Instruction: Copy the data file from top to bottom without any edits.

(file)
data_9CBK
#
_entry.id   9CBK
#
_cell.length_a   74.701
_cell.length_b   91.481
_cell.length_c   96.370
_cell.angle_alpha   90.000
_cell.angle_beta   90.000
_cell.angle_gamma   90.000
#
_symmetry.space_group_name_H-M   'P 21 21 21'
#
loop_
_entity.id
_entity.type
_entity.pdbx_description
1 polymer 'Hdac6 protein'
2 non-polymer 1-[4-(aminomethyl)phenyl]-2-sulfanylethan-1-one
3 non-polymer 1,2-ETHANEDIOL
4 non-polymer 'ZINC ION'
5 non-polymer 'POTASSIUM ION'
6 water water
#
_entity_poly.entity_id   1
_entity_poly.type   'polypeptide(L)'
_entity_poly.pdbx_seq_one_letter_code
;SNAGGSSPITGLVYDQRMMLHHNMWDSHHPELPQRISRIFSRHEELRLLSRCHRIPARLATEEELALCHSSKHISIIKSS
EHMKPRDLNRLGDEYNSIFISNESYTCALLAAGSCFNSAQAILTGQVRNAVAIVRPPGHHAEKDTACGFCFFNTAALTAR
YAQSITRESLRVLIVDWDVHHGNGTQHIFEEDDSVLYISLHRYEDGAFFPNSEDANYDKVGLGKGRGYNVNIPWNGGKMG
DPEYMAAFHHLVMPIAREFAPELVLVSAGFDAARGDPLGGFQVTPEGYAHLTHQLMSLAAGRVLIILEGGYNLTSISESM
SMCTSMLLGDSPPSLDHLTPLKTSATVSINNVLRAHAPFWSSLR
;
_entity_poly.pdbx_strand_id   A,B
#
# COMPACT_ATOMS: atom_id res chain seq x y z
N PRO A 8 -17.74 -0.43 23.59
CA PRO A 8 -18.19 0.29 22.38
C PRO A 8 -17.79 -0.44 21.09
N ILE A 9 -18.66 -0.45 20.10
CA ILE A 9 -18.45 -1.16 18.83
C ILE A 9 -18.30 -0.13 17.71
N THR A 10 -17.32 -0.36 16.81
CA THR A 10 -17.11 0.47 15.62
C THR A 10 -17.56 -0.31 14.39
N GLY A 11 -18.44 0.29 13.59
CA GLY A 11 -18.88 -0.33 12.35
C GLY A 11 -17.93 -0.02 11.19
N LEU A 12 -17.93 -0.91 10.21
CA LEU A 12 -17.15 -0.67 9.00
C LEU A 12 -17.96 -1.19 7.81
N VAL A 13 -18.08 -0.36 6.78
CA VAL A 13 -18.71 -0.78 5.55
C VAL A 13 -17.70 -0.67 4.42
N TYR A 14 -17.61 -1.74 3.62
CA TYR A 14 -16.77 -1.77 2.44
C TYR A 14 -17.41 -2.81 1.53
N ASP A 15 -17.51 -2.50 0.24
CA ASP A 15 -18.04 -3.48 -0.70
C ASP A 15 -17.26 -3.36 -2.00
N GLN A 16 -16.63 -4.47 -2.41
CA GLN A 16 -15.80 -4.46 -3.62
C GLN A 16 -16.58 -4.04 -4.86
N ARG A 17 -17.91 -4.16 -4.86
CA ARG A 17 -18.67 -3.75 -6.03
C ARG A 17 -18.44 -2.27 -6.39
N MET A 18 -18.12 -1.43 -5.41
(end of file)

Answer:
data_9CBK
#
_entry.id   9CBK
#
_cell.length_a   74.701
_cell.length_b   91.481
_cell.length_c   96.370
_cell.angle_alpha   90.000
_cell.angle_beta   90.000
_cell.angle_gamma   90.000
#
_symmetry.space_group_name_H-M   'P 21 21 21'
#
loop_
_entity.id
_entity.type
_entity.pdbx_description
1 polymer 'Hdac6 protein'
2 non-polymer 1-[4-(aminomethyl)phenyl]-2-sulfanylethan-1-one
3 non-polymer 1,2-ETHANEDIOL
4 non-polymer 'ZINC ION'
5 non-polymer 'POTASSIUM ION'
6 water water
#
_entity_poly.entity_id   1
_entity_poly.type   'polypeptide(L)'
_entity_poly.pdbx_seq_one_letter_code
;SNAGGSSPITGLVYDQRMMLHHNMWDSHHPELPQRISRIFSRHEELRLLSRCHRIPARLATEEELALCHSSKHISIIKSS
EHMKPRDLNRLGDEYNSIFISNESYTCALLAAGSCFNSAQAILTGQVRNAVAIVRPPGHHAEKDTACGFCFFNTAALTAR
YAQSITRESLRVLIVDWDVHHGNGTQHIFEEDDSVLYISLHRYEDGAFFPNSEDANYDKVGLGKGRGYNVNIPWNGGKMG
DPEYMAAFHHLVMPIAREFAPELVLVSAGFDAARGDPLGGFQVTPEGYAHLTHQLMSLAAGRVLIILEGGYNLTSISESM
SMCTSMLLGDSPPSLDHLTPLKTSATVSINNVLRAHAPFWSSLR
;
_entity_poly.pdbx_strand_id   A,B
#
# COMPACT_ATOMS: atom_id res chain seq x y z
N PRO A 8 -17.74 -0.43 23.59
CA PRO A 8 -18.19 0.29 22.38
C PRO A 8 -17.79 -0.44 21.09
N ILE A 9 -18.66 -0.45 20.10
CA ILE A 9 -18.45 -1.16 18.83
C ILE A 9 -18.30 -0.13 17.71
N THR A 10 -17.32 -0.36 16.81
CA THR A 10 -17.11 0.47 15.62
C THR A 10 -17.56 -0.31 14.39
N GLY A 11 -18.44 0.29 13.59
CA GLY A 11 -18.88 -0.33 12.35
C GLY A 11 -17.93 -0.02 11.19
N LEU A 12 -17.93 -0.91 10.21
CA LEU A 12 -17.15 -0.67 9.00
C LEU A 12 -17.96 -1.19 7.81
N VAL A 13 -18.08 -0.36 6.78
CA VAL A 13 -18.71 -0.78 5.55
C VAL A 13 -17.70 -0.67 4.42
N TYR A 14 -17.61 -1.74 3.62
CA TYR A 14 -16.77 -1.77 2.44
C TYR A 14 -17.41 -2.81 1.53
N ASP A 15 -17.51 -2.50 0.24
CA ASP A 15 -18.04 -3.48 -0.70
C ASP A 15 -17.26 -3.36 -2.00
N GLN A 16 -16.63 -4.47 -2.41
CA GLN A 16 -15.80 -4.46 -3.62
C GLN A 16 -16.58 -4.04 -4.86
N ARG A 17 -17.91 -4.16 -4.86
CA ARG A 17 -18.67 -3.75 -6.03
C ARG A 17 -18.44 -2.27 -6.39
N MET A 18 -18.12 -1.43 -5.41